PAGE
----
Astro quiz


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Astro quiz

  1. 1. The Astro, etc. Quiz<br />Presented by Vidyuth<br />
  2. 2. GENERAL INFO<br />24 questions on infinite bounce<br />+10 for direct and pass<br />LVC at mid-point<br />No audio/video questions<br />Question contributors: Myself, 2D and Rammohan<br />
  3. 3. 1<br />Zeus, Percival and Constance were some of the names considered for this, but were eventually disregarded. On 14 March 1930, Falconer Madan, a former librarian at the University of Oxford's Bodleian Library, read a bit of news in The Times. During the course of a conversation with his granddaughter Venetia Burney, an eleven-year-old schoolgirl in Oxford, who was interested in classical mythology as well as astronomy, she suggested a name. And it stuck. What did Venetia name?<br />
  4. 4.
  5. 5. Pluto<br />"At my age, I've been largely indifferent to [the debate]; though I suppose I would prefer<br /> it to remain a planet."<br />
  6. 6. 2. Identify<br />
  7. 7.
  8. 8. The Galle Crater<br />or the Smiley Face crater, as it appears in the graphic novel Watchmen<br />
  9. 9. 3<br />X‘s book, De revolutionibusorbiumcoelestium (On the Revolutions of the Celestial Spheres), published just before his death in 1543, is often regarded as the starting point of modern astronomy and the defining epiphany that began the scientific revolution. On July 14, 2009, the discoverers, from the Gesellschaft fürSchwerionenforschung in Germany, of chemical element 112 (temporarily named ununbium) proposed that its permanent name be X-ium. "After we had named elements after our city and our state, we wanted to make a statement with a name that was known to everyone," said discovery team leader Sigurd Hofmann. "We didn't want to select someone who was a German. We were looking world-wide." X?<br />
  10. 10.
  11. 11. Nicolaus Copernicus<br />
  12. 12. 4<br />According to legend, during the Samudra manthan, the asura Xdrank some of the divine nectar. But before the nectar could pass his throat, Mohini (the female avatar of Vishnu) cut off his head. The head, however, remained immortal. Hanuman, in his childhood, famously flew towards the sun, as it appeared to be a big fruit. X arrived and saw Hanuman trying to swallow the sun; little Hanuman, seeing X, was attracted to the curiosity of the disembodied head, and caught him. X?<br />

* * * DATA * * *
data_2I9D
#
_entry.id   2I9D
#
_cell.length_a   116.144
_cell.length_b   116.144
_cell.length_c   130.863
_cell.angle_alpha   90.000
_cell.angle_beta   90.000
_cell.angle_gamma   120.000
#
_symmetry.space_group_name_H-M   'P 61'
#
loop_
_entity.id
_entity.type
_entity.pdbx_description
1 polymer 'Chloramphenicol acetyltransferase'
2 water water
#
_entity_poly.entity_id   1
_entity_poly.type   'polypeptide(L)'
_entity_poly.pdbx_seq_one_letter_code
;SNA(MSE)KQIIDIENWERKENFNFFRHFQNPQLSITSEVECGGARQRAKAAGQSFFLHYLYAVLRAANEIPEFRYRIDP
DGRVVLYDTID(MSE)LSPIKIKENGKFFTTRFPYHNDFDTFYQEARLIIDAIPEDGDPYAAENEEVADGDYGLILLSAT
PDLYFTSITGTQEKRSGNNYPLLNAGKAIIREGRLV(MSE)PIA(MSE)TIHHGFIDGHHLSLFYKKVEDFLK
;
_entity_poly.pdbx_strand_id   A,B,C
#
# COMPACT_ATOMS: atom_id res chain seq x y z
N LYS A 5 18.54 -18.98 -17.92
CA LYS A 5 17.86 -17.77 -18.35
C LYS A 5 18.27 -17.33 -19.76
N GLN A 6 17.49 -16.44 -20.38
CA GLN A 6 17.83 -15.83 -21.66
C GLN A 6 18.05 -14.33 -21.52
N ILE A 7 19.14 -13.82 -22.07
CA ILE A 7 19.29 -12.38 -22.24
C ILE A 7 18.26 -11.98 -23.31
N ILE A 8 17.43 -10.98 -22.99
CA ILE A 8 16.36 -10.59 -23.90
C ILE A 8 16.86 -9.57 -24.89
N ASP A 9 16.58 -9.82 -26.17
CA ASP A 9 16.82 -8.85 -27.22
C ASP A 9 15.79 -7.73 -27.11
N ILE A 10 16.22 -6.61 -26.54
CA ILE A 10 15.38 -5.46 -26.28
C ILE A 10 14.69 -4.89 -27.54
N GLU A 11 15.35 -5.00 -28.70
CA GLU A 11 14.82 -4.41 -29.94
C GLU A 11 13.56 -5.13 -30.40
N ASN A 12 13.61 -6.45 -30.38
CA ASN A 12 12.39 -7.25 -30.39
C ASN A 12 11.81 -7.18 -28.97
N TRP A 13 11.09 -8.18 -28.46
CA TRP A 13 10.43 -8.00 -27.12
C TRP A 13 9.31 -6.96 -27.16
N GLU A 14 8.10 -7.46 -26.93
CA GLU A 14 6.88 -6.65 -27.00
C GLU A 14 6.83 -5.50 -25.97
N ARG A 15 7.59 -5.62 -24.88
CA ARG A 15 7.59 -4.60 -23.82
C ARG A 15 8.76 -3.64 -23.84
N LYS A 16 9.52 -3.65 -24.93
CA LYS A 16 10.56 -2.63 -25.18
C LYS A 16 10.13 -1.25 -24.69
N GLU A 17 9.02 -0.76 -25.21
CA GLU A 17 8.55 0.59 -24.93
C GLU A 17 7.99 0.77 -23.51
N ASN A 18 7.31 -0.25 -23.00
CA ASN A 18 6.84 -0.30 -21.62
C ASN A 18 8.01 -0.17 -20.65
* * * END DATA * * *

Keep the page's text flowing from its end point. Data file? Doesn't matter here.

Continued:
13. 13.
  14. 14. Rahu<br />According to Hindu belief,<br />Rahu is a snake that swallows<br /> the sun and the moon, <br /> causing eclipses.<br />
  15. 15. 5. Identify the logo<br />
  16. 16.
  17. 17.
  18. 18. 6<br />The first known mention of the term Panspermia was in the writings of the 5th century BC Greek philosopher Anaxagoras. In the nineteenth century it was again revived in modern form by several scientists, including Berzelius,Kelvin, Helmholtz and Arrhenius.There is as yet no evidence to support or contradict Panspermia, although the majority view holds that it is unlikely. Simple question. What is Panspermia?<br />
  19. 19.
  20. 20. It is the hypothesis that life exists throughout the Universe, distributed by meteoroids, asteroids, and planetoids. Panspermia does not necessarily suggest that life originated only once and subsequently spread through the entire Universe, but instead that once started, it may be able to spread to other environments suitable for replication.<br />
  21. 21. 7<br />Richard Hinckley Allen lists many folk names for the X. The English ones include: Jacob's Rod or Staff; Peter's Staff; the Golden Yard-arm; the Ell; the Yard-wand; the Ellwand; Our Lady's Wand; the Magi; the Three Kings; the Three Marys; or simply the Three Stars.<br />The passage "Canst thou bind the sweet influences of Pleiades, or loose the bands of ____?" is found in the Book of Job.<br />Identify.<br />
  22. 22.
  23. 23. Orion’s Belt<br />
  24. 24. 8. Alternative designs of what?<br />
  25. 25.
  26. 26. Flag of Mars (as approved by the Mars Society)<br />
  27. 27. 9. Objectives of what?<br />Determine the three-dimensional structure and dynamic behaviour of the rings of Saturn<br />Determine the composition of the satellite surfaces and the geological history of each object<br />Determine the nature and origin of the dark material on Iapetus's leading hemisphere<br />Measure the three-dimensional structure and dynamic behaviour of the magnetosphere<br />Study the dynamic behaviour of Saturn's atmosphere at cloud level<br />Study the time variability of Titan's clouds and hazes<br />Characterize Titan's surface on a regional scale<br />
  28. 28.
  29. 29. Cassini-Huygens Mission<br />Giovanni Cassini<br />Christiaan Huygens<br />